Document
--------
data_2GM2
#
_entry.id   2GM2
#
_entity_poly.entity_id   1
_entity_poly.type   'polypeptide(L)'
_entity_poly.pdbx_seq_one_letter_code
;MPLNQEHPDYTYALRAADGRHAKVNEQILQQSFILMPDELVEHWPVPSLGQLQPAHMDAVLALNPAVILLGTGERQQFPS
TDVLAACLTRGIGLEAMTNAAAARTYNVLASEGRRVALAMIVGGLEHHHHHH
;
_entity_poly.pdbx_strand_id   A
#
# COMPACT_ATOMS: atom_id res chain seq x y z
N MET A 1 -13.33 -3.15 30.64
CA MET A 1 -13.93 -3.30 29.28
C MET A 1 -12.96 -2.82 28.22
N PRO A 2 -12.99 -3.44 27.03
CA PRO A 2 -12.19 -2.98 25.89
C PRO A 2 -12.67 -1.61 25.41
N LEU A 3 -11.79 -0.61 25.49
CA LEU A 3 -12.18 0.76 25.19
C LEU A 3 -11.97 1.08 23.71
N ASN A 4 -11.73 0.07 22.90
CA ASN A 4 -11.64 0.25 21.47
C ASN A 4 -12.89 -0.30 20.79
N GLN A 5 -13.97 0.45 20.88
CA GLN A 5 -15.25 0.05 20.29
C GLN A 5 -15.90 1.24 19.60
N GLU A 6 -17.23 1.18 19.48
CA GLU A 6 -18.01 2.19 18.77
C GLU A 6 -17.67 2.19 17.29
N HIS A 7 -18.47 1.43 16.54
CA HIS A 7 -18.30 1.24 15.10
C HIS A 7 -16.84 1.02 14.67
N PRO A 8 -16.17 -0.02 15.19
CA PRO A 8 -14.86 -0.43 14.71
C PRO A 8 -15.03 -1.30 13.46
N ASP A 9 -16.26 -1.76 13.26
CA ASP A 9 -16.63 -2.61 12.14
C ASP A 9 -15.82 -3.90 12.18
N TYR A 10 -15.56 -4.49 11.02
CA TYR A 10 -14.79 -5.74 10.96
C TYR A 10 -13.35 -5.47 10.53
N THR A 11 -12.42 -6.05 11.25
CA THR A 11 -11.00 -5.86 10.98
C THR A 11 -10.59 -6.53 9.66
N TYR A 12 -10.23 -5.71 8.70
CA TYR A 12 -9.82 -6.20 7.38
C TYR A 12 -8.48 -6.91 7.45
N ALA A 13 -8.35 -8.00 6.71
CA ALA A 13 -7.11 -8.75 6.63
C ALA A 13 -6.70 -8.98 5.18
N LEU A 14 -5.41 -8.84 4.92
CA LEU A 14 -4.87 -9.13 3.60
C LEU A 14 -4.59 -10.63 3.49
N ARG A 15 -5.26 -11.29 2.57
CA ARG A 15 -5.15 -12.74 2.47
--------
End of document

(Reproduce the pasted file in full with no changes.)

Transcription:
data_2GM2
#
_entry.id   2GM2
#
_entity_poly.entity_id   1
_entity_poly.type   'polypeptide(L)'
_entity_poly.pdbx_seq_one_letter_code
;MPLNQEHPDYTYALRAADGRHAKVNEQILQQSFILMPDELVEHWPVPSLGQLQPAHMDAVLALNPAVILLGTGERQQFPS
TDVLAACLTRGIGLEAMTNAAAARTYNVLASEGRRVALAMIVGGLEHHHHHH
;
_entity_poly.pdbx_strand_id   A
#
# COMPACT_ATOMS: atom_id res chain seq x y z
N MET A 1 -13.33 -3.15 30.64
CA MET A 1 -13.93 -3.30 29.28
C MET A 1 -12.96 -2.82 28.22
N PRO A 2 -12.99 -3.44 27.03
CA PRO A 2 -12.19 -2.98 25.89
C PRO A 2 -12.67 -1.61 25.41
N LEU A 3 -11.79 -0.61 25.49
CA LEU A 3 -12.18 0.76 25.19
C LEU A 3 -11.97 1.08 23.71
N ASN A 4 -11.73 0.07 22.90
CA ASN A 4 -11.64 0.25 21.47
C ASN A 4 -12.89 -0.30 20.79
N GLN A 5 -13.97 0.45 20.88
CA GLN A 5 -15.25 0.05 20.29
C GLN A 5 -15.90 1.24 19.60
N GLU A 6 -17.23 1.18 19.48
CA GLU A 6 -18.01 2.19 18.77
C GLU A 6 -17.67 2.19 17.29
N HIS A 7 -18.47 1.43 16.54
CA HIS A 7 -18.30 1.24 15.10
C HIS A 7 -16.84 1.02 14.67
N PRO A 8 -16.17 -0.02 15.19
CA PRO A 8 -14.86 -0.43 14.71
C PRO A 8 -15.03 -1.30 13.46
N ASP A 9 -16.26 -1.76 13.26
CA ASP A 9 -16.63 -2.61 12.14
C ASP A 9 -15.82 -3.90 12.18
N TYR A 10 -15.56 -4.49 11.02
CA TYR A 10 -14.79 -5.74 10.96
C TYR A 10 -13.35 -5.47 10.53
N THR A 11 -12.42 -6.05 11.25
CA THR A 11 -11.00 -5.86 10.98
C THR A 11 -10.59 -6.53 9.66
N TYR A 12 -10.23 -5.71 8.70
CA TYR A 12 -9.82 -6.20 7.38
C TYR A 12 -8.48 -6.91 7.45
N ALA A 13 -8.35 -8.00 6.71
CA ALA A 13 -7.11 -8.75 6.63
C ALA A 13 -6.70 -8.98 5.18
N LEU A 14 -5.41 -8.84 4.92
CA LEU A 14 -4.87 -9.13 3.60
C LEU A 14 -4.59 -10.63 3.49
N ARG A 15 -5.26 -11.29 2.57
CA ARG A 15 -5.15 -12.74 2.47